Estimation of annual CO2 efflux of moss biocrust through measuring and simulating its respiration rate in a semiarid climate

Xiaomeng Yao, Matthew A. Bowker, Bo Xiao

Research output: Contribution to journalArticlepeer-review

26 Scopus citations


Biocrust is a potentially extensive living cover in drylands, which comprises much of the land surface, but presently its contribution to the soil respiration rate (Rs) and CO2 efflux is still not clearly understood. In this study, we continuously measured the Rs of moss-dominated biocrust (biocrust and biocrust covered soil) and bare soil, together with soil temperature and moisture, for ~100 days each in a semiarid climate on the Chinese Loess Plateau. We modeled Rs across a two-year period, based on its relationship with soil temperature and moisture. Using the model, the seasonal variation of the Rs was simulated for biocrust and bare soil, and their annual CO2 efflux were further estimated. We also obtained samples of the biocrust layer and bare soil surface and analyzed their physicochemical properties and enzyme activities to explain the biocrust effects on Rs. Our results showed that the measured Rs of the biocrust and bare soil ranged from 0.05 to 7.62 and 0.02–2.73 μmol m−2 s−1, respectively, and was closely exponentially related to the dynamics of soil temperature and moisture (in threshold relationships). The variations of Rs in both the biocrust and bare soil were strongly predicted in a regression model by R2 ≥ 0.50 and P < 0.001. Through this model, we simulated the seasonal variations of Rs, which averaged 1.03 ± 0.01 and 0.54 ± 0.01 μmol m−2 s−1 (F = 225.51, P < 0.001) across all seasons for the biocrust and bare soil, respectively. We further estimated that the annual CO2-C efflux through respiration of the biocrust was 390 g m−2 yr−1 and that of the bare soil was 203 g m−2 yr−1, indicating that the presence of the biocrust layer annually contributed 91.8% (187 g m−2 yr−1) more soil respiration in comparison to the bare soil. Moreover, the main correlates with Rs shifted from largely abiotic, e.g. soil texture and total phosphorus content, in bare soils to biotic, e.g. indicators of carbon and nitrogen content, in biocrust soils. This finding implies that the contribution of the biocrust to Rs is linked to the carbon fixed and organic nutrients stored in the biocrust layer. In conclusion, moss-dominated biocrust highly accelerates soil respiration and increases gross soil CO2 efflux, possibly through regulating soil temperature and moisture, improving soil physicochemical properties, increasing soil enzyme activities, and accelerating decomposition of biocrust-fixed and -stored carbon.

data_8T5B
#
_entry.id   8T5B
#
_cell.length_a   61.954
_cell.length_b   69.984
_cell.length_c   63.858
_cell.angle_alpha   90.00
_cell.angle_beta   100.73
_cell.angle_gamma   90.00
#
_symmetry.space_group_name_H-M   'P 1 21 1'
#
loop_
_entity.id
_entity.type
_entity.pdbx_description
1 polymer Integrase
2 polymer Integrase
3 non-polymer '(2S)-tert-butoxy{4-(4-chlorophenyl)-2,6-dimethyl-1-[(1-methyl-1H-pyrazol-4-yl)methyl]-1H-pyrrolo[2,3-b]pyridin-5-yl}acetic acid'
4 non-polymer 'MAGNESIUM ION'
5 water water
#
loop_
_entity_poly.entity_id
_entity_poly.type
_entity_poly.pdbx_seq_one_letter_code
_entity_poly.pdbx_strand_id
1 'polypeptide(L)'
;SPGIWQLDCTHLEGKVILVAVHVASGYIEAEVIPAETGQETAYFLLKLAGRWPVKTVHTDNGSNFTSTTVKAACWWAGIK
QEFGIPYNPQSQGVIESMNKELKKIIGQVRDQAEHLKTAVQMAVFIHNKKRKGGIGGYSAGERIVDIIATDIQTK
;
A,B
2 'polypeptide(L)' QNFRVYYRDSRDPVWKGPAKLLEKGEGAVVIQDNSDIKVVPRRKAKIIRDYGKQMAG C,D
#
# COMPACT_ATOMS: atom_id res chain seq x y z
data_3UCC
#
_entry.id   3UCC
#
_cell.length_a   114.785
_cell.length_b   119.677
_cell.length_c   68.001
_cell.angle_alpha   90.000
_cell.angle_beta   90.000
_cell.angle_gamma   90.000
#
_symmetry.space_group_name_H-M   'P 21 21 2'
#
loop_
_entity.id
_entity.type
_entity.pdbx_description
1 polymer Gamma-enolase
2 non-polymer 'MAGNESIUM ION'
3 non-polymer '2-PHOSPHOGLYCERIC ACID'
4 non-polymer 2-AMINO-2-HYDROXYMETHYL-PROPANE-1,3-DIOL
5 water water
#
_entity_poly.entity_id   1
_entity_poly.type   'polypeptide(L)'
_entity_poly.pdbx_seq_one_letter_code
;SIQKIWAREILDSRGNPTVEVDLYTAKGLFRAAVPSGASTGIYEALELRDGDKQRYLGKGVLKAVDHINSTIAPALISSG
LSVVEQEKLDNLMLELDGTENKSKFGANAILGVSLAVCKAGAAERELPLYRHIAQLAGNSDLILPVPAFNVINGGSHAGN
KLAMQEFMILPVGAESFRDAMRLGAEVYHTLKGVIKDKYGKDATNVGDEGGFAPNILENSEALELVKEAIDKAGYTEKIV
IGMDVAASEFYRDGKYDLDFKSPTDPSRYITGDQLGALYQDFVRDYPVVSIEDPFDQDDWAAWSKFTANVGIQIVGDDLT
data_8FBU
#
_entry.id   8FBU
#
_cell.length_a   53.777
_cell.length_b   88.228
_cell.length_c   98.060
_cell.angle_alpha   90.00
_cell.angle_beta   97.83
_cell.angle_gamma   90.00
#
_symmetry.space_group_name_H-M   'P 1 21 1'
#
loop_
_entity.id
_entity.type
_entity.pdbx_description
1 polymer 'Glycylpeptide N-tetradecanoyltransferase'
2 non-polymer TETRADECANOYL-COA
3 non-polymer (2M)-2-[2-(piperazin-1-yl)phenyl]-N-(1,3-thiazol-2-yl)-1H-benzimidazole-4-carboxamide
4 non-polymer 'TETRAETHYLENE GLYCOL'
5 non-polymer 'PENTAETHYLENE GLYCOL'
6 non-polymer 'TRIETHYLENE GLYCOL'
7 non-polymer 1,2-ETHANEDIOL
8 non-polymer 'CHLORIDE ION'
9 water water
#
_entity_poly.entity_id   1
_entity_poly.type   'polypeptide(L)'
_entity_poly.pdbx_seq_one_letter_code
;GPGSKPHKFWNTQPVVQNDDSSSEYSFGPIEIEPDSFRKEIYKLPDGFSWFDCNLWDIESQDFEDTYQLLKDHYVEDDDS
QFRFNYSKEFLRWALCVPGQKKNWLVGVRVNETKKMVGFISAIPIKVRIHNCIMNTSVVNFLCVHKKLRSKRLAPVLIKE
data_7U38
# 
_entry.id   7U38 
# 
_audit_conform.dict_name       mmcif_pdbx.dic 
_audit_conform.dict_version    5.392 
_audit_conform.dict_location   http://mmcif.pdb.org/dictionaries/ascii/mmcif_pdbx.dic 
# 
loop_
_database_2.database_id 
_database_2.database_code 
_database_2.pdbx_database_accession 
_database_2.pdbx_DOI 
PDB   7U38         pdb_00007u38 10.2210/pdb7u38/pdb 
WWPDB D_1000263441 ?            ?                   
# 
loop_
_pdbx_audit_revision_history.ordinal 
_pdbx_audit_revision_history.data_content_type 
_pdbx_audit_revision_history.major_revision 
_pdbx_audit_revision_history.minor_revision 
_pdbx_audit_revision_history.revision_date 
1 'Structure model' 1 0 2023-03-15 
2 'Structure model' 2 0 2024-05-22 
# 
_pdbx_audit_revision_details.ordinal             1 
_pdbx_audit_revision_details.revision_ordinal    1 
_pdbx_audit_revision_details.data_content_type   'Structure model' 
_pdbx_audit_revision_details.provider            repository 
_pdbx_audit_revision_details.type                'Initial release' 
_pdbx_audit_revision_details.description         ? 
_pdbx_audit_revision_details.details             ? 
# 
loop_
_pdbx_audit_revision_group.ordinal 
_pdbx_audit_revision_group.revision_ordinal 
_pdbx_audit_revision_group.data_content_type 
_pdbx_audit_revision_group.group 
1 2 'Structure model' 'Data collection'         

Original languageEnglish (US)
Article number114560
StatePublished - Oct 15 2020


  • Biological soil crust
  • Chinese Loess Plateau
  • Soil carbon efflux
  • Soil carbon storage
  • Soil moisture
  • Soil temperature

ASJC Scopus subject areas

  • Soil Science


Dive into the research topics of 'Estimation of annual CO2 efflux of moss biocrust through measuring and simulating its respiration rate in a semiarid climate'. Together they form a unique fingerprint.

Cite this